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Ray Pride

By Ray Pride

The Inception of Movie Editing: The Art of D. W. Griffith

A video essay by Michael Joshua Rowin and Kevin B. Lee. Worth it for a glimpse of a tinted Intolerance backed by Hans Zimmer’s Inception score as well as its punchline.  Text. [Via Matt Zoller Seitz (@mattzollerseitz).]

One Response to “The Inception of Movie Editing: The Art of D. W. Griffith”

  1. Messrs. Rowin and Lee did an outstanding job of presenting the complex editing skills and styles of D.W. Griffith, which are one of the primary reasons for his place of prominence in the history of American film. He was the first American director who astutely took all of the basic techniques of film grammar and synthesized them into an art form of storytelling on celluloid. As discussed in this video, Griffith’s invention of parallel editing was a true cinematic breakthrough. It not only enabled films to create scenes of agonizing suspense, as events occuring in multiple settings but happening simultaneously could now be depicted, but it also enabled storylines to use editing to show contrasts (as in “A Corner in Wheat” (1909). I’m very pleased that Messrs. Rowin and Lee have made such a great effort to give credit to Griffith for this important and ongoing contribution to film technique.

Movie City Indie

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“Ten years ago at Telluride, I said on a panel that theatrical distribution was dying. It seemed obvious to me. I was surprised how many in the audience violently objected: ‘People will always want to go to the movies!’ That’s true, but it’s also true that theatrical cinema as we once knew it has died. Theatrical cinema is now Event Cinema, just as theatrical plays and musical performances are Events. No one just goes to a movie. It’s a planned occasion. Four types of Event Cinema remain.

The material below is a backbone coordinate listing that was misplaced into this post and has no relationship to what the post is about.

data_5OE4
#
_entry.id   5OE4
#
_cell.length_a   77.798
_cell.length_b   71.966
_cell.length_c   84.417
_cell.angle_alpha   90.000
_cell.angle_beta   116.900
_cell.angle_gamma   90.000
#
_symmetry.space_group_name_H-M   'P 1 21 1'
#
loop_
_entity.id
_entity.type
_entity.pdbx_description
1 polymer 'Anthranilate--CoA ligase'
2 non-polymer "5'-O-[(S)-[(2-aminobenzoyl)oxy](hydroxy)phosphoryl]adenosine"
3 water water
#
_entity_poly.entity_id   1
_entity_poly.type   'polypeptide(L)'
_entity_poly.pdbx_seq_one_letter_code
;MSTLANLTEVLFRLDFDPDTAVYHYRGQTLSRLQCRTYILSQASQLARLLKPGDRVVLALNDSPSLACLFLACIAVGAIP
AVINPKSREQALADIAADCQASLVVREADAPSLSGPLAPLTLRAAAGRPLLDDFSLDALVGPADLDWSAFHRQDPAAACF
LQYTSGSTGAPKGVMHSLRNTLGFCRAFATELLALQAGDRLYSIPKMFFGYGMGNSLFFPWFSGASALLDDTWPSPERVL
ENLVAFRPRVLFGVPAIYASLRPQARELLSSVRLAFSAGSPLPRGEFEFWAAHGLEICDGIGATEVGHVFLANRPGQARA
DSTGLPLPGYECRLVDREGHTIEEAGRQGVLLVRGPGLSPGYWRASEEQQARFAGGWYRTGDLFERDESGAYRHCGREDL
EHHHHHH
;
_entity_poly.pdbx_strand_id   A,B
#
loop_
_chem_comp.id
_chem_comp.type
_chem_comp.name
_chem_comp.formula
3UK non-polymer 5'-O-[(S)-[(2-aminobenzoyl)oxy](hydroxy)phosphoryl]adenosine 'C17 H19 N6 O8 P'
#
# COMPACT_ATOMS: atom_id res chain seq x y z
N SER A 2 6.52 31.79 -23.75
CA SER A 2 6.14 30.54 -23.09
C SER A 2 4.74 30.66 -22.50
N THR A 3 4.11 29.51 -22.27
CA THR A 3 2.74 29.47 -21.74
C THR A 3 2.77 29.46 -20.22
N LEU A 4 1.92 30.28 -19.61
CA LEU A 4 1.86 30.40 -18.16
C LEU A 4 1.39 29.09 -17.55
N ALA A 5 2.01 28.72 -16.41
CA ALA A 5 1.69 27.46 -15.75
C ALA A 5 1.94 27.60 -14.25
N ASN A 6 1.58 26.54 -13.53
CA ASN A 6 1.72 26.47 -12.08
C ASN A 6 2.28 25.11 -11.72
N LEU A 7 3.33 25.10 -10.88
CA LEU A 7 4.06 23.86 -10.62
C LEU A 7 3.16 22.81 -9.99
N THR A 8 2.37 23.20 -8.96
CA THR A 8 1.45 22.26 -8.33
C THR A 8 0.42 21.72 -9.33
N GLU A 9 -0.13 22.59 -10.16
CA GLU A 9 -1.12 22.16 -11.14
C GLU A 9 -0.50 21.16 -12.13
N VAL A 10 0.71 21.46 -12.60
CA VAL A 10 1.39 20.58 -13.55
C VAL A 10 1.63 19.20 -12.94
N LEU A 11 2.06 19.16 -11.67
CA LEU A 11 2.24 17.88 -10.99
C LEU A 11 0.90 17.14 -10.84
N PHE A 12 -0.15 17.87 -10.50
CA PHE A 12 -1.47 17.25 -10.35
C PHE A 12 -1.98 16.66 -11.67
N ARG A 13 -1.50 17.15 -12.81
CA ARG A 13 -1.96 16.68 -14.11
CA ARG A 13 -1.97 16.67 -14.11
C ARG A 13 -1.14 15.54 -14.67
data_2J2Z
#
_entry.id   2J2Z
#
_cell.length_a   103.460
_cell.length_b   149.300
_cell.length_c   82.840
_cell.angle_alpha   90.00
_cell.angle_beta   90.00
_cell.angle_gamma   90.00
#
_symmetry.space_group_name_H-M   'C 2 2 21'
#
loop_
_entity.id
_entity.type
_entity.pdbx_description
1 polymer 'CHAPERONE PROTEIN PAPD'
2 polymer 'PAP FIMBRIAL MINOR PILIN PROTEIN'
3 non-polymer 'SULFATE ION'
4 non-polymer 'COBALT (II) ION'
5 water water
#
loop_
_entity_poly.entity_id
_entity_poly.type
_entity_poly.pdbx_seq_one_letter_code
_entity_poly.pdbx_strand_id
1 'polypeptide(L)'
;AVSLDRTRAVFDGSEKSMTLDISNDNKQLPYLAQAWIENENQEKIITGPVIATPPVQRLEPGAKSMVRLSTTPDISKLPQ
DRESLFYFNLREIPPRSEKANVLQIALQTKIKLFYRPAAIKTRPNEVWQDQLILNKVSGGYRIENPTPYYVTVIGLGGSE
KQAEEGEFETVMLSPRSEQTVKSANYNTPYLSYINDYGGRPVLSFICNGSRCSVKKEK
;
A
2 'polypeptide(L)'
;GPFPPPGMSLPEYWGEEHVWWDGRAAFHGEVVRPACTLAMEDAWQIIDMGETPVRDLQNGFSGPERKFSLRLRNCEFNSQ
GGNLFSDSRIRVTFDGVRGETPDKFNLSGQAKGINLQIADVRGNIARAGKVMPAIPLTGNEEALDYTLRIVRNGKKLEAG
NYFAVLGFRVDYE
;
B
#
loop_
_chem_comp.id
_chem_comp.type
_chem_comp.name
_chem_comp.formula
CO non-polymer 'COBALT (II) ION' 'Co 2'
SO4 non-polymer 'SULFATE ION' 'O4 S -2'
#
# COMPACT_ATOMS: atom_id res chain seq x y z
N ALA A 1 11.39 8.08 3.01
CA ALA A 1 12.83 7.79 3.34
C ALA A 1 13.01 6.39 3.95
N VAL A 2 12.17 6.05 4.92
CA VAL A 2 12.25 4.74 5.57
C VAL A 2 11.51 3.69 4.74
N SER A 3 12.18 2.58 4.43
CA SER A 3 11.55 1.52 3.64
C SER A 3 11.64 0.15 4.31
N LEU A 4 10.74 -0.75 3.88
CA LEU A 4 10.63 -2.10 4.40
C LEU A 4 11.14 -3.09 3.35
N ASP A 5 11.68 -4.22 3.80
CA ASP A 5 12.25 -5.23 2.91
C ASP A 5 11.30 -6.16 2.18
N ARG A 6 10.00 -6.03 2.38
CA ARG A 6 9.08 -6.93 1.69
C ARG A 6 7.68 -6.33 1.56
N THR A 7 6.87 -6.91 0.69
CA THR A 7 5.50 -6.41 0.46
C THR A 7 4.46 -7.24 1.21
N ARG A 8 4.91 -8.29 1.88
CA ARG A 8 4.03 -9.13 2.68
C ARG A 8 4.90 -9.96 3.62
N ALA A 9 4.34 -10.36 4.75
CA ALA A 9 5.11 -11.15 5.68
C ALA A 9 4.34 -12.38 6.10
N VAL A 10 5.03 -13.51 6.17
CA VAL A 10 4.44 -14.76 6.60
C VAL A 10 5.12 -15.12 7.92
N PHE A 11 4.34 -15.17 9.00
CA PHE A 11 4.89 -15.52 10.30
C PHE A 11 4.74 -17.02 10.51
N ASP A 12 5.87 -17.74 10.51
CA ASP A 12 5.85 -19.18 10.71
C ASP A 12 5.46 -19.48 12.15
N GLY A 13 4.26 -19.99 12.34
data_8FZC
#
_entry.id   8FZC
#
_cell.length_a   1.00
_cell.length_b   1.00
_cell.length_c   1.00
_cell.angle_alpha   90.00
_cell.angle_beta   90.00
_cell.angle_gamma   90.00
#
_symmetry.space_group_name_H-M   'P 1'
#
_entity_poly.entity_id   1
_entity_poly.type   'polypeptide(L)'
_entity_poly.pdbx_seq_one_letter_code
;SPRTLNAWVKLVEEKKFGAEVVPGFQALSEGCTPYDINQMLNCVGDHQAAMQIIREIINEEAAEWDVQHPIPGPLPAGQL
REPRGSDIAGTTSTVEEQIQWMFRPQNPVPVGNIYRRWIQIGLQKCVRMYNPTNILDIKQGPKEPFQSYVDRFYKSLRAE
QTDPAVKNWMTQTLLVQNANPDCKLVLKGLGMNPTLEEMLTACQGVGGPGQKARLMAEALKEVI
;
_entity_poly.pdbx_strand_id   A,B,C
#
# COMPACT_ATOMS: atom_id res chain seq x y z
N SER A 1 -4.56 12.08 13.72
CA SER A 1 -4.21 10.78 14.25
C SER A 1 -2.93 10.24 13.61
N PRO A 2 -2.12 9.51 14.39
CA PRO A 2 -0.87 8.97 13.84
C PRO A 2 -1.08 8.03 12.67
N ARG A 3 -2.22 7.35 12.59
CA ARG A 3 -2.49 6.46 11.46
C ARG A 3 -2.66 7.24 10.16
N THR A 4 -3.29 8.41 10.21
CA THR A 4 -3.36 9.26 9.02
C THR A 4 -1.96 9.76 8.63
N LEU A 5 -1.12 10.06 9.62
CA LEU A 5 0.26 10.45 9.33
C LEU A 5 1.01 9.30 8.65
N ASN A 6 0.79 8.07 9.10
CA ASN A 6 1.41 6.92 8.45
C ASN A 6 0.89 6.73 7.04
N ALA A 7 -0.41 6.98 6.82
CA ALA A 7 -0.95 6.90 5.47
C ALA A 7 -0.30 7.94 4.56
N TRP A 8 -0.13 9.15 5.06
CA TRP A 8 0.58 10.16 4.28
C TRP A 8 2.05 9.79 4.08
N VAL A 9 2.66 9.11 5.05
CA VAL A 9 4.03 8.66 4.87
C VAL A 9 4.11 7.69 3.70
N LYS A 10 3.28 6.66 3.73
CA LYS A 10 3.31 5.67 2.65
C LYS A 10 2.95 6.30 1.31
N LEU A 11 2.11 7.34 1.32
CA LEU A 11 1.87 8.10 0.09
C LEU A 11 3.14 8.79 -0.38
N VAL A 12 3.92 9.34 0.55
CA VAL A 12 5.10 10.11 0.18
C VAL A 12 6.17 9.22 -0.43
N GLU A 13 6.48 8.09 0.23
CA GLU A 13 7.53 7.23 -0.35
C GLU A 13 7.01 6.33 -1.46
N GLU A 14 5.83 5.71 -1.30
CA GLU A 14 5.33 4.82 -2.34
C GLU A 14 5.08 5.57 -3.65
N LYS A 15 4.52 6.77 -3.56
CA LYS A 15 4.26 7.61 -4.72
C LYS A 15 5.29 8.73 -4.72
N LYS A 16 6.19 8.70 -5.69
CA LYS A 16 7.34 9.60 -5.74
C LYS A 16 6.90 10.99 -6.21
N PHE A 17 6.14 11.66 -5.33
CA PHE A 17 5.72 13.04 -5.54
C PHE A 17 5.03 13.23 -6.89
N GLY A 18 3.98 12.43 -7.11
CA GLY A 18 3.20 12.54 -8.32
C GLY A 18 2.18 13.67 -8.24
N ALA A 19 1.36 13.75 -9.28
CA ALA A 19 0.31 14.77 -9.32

1. Spectacle (IMAX-style blockbusters)
2. Family (cartoon like features)
3. Horror (teen-driven), and
4. Film Club (formerly arthouse but now anything serious).

There are isolated pockets like black cinema, romcom, girl’s-night-out, seniors, teen gross-outs, but it’s primarily those four. Everything else is TV. Now I have to go back to episode five of ‘Looming Tower.'”
~ Paul Schrader

“Because of my relative candor on Twitter regarding why I quit my day job, my DMs have overflowed with similar stories from colleagues around the globe. These peeks behind the curtains of film festivals, venues, distributors and funding bodies weren’t pretty. Certain dismal patterns recurred (and resonated): Boards who don’t engage with or even understand their organization’s artistic mission and are insensitive to the diverse neighborhood in which their organization’s venue is located; incompetent founders and/or presidents who create only obstacles, never solutions; unduly empowered, Trumpian bean counters who chip away at the taste and experiences that make organizations’ cultural offerings special; expensive PR teams that don’t bring to the table a bare-minimum familiarity with the rich subcultural art form they’re half-heartedly peddling as “product”; nonprofit arts organizations for whom art now ranks as a distant-second goal behind profit.”
~ Eric Allen Hatch